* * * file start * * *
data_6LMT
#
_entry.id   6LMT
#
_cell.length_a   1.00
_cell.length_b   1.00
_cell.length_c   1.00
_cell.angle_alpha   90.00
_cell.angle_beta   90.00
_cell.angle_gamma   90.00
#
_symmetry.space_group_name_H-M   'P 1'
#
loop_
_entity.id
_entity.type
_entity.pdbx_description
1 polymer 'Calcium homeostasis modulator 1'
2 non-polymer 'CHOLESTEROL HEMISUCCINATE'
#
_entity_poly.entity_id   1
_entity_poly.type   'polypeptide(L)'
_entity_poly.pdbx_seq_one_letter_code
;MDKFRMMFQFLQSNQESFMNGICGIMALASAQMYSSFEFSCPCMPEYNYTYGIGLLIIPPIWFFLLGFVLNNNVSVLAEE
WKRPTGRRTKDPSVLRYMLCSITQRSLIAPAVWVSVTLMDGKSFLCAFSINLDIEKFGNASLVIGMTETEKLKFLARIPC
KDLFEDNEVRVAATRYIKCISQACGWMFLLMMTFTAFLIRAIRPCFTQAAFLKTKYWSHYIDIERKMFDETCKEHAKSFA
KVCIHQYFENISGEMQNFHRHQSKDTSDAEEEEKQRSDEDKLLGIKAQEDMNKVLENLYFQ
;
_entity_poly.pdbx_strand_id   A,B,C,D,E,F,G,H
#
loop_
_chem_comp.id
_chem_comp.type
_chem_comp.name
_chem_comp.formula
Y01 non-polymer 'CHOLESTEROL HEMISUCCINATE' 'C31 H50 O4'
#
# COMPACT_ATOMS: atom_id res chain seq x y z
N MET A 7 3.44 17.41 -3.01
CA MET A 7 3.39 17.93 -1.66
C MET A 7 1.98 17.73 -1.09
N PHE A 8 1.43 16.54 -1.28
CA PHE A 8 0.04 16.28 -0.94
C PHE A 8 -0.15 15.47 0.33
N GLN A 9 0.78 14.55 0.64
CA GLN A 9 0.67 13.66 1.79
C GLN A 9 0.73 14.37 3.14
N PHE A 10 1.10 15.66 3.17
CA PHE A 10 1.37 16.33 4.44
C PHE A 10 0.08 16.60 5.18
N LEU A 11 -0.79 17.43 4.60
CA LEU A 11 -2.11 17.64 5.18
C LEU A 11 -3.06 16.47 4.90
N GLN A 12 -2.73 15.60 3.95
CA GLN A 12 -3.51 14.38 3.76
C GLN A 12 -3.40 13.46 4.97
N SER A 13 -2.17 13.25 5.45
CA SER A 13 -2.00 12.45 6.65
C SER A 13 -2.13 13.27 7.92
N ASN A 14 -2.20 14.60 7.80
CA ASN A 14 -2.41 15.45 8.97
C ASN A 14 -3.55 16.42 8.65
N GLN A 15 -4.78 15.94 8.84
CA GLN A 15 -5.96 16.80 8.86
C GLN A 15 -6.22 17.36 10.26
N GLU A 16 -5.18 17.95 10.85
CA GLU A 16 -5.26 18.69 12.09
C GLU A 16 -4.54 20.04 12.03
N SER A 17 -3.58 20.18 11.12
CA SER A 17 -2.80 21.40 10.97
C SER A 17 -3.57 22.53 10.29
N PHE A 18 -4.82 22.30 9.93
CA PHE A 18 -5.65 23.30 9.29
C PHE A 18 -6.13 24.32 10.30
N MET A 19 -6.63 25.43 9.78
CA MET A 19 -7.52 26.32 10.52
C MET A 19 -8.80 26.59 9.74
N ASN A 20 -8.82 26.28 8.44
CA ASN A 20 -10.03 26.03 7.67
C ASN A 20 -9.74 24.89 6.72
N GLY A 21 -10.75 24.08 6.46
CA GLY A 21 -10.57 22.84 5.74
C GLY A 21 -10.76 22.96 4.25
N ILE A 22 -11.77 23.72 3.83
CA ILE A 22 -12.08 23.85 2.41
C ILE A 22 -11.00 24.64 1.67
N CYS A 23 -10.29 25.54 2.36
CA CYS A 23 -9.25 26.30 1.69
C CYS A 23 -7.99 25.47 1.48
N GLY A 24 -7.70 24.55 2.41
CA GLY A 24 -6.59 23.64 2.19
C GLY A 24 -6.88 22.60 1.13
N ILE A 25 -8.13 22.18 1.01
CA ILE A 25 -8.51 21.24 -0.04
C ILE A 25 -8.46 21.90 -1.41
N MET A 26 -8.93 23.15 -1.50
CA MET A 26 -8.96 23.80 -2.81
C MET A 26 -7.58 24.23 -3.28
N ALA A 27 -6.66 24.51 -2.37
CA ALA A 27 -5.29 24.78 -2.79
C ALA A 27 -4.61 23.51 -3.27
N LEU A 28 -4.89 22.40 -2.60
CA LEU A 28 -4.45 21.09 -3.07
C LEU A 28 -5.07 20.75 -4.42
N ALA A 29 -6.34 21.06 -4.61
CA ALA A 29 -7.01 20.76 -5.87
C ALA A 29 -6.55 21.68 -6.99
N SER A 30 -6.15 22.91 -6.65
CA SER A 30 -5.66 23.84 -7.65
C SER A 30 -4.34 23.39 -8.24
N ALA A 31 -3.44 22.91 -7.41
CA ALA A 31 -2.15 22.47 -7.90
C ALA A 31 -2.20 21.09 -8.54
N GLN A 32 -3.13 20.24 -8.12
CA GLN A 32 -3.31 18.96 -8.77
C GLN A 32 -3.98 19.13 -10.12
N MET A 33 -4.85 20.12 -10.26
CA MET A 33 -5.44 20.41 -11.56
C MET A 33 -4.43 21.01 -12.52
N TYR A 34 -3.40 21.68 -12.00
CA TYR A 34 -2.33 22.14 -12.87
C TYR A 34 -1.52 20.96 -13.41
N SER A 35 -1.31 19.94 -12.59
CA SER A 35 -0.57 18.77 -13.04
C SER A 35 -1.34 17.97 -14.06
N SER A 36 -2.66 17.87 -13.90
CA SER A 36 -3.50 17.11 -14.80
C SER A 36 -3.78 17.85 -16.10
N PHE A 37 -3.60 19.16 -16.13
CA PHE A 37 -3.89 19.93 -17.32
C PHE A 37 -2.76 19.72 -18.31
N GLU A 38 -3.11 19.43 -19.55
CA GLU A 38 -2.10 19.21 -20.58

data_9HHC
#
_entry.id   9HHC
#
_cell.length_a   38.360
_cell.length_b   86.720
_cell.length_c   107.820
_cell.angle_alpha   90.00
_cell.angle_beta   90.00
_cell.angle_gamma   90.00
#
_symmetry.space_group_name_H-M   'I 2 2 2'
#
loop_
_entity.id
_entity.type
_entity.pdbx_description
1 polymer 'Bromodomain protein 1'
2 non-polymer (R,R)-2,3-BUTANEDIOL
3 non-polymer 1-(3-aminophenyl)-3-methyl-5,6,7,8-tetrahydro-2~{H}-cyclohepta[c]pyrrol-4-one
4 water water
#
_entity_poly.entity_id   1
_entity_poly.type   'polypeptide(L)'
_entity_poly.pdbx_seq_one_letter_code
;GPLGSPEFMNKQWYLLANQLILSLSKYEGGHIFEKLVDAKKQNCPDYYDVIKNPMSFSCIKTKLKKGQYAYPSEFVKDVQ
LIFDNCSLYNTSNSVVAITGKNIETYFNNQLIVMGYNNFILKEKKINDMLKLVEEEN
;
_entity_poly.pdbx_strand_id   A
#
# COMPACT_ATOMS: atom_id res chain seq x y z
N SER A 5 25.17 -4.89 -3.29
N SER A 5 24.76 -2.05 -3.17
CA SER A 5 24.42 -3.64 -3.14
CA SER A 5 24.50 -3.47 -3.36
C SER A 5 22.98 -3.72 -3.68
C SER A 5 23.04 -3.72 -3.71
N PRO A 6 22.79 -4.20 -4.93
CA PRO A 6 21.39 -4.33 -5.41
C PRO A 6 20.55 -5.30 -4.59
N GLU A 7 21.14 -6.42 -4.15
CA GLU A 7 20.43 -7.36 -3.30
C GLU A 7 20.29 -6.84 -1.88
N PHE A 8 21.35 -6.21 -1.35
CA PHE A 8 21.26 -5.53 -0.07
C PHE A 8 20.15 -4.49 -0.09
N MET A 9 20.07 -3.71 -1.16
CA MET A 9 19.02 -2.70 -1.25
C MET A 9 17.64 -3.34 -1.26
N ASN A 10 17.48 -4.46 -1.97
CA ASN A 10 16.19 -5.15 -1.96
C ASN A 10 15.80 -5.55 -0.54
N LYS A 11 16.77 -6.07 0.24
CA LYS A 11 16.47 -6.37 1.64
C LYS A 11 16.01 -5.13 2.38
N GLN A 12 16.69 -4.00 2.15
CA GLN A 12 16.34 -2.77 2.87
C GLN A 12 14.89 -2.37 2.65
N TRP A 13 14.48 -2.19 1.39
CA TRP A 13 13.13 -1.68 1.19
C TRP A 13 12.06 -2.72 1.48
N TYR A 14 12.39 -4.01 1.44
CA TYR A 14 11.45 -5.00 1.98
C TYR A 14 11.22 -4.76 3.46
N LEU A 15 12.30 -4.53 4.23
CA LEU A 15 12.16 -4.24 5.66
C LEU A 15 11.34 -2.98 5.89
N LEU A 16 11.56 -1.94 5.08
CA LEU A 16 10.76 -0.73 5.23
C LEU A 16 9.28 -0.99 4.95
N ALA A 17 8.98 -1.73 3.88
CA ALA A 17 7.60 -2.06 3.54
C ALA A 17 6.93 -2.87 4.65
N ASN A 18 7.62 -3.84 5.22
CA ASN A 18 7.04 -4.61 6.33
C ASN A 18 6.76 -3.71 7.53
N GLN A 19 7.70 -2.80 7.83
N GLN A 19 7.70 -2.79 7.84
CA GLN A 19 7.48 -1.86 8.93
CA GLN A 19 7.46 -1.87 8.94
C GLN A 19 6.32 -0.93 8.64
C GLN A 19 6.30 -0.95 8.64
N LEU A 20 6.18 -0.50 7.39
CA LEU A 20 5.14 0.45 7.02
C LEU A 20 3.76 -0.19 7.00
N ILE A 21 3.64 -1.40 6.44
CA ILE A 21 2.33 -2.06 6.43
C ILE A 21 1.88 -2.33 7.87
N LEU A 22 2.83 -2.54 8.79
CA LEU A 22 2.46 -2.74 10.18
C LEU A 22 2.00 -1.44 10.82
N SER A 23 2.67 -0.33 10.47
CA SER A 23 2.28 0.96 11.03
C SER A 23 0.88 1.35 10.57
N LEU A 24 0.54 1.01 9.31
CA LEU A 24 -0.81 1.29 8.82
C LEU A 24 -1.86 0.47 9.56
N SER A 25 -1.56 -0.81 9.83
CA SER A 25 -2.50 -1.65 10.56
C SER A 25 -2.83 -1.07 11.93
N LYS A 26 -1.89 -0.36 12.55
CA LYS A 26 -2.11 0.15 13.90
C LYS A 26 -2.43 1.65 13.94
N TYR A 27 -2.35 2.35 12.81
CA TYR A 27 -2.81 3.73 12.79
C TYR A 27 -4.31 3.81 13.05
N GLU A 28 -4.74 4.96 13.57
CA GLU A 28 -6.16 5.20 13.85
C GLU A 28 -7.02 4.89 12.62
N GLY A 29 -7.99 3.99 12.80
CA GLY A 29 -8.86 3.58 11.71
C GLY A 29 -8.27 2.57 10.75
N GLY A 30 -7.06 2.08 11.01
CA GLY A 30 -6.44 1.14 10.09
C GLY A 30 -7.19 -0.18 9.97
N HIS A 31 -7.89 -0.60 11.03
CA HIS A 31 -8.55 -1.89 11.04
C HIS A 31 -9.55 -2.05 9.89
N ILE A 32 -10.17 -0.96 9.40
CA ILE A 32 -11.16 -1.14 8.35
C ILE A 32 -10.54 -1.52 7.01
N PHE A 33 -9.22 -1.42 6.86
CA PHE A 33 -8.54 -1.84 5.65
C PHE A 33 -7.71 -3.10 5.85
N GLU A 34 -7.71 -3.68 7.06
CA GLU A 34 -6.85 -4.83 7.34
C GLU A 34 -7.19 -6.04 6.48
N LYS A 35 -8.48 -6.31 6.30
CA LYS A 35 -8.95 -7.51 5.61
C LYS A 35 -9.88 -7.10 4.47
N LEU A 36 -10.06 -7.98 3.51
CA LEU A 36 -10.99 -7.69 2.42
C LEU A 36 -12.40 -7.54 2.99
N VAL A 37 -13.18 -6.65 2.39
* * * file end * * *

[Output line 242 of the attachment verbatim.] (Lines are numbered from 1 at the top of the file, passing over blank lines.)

C GLU A 28 -7.02 4.89 12.62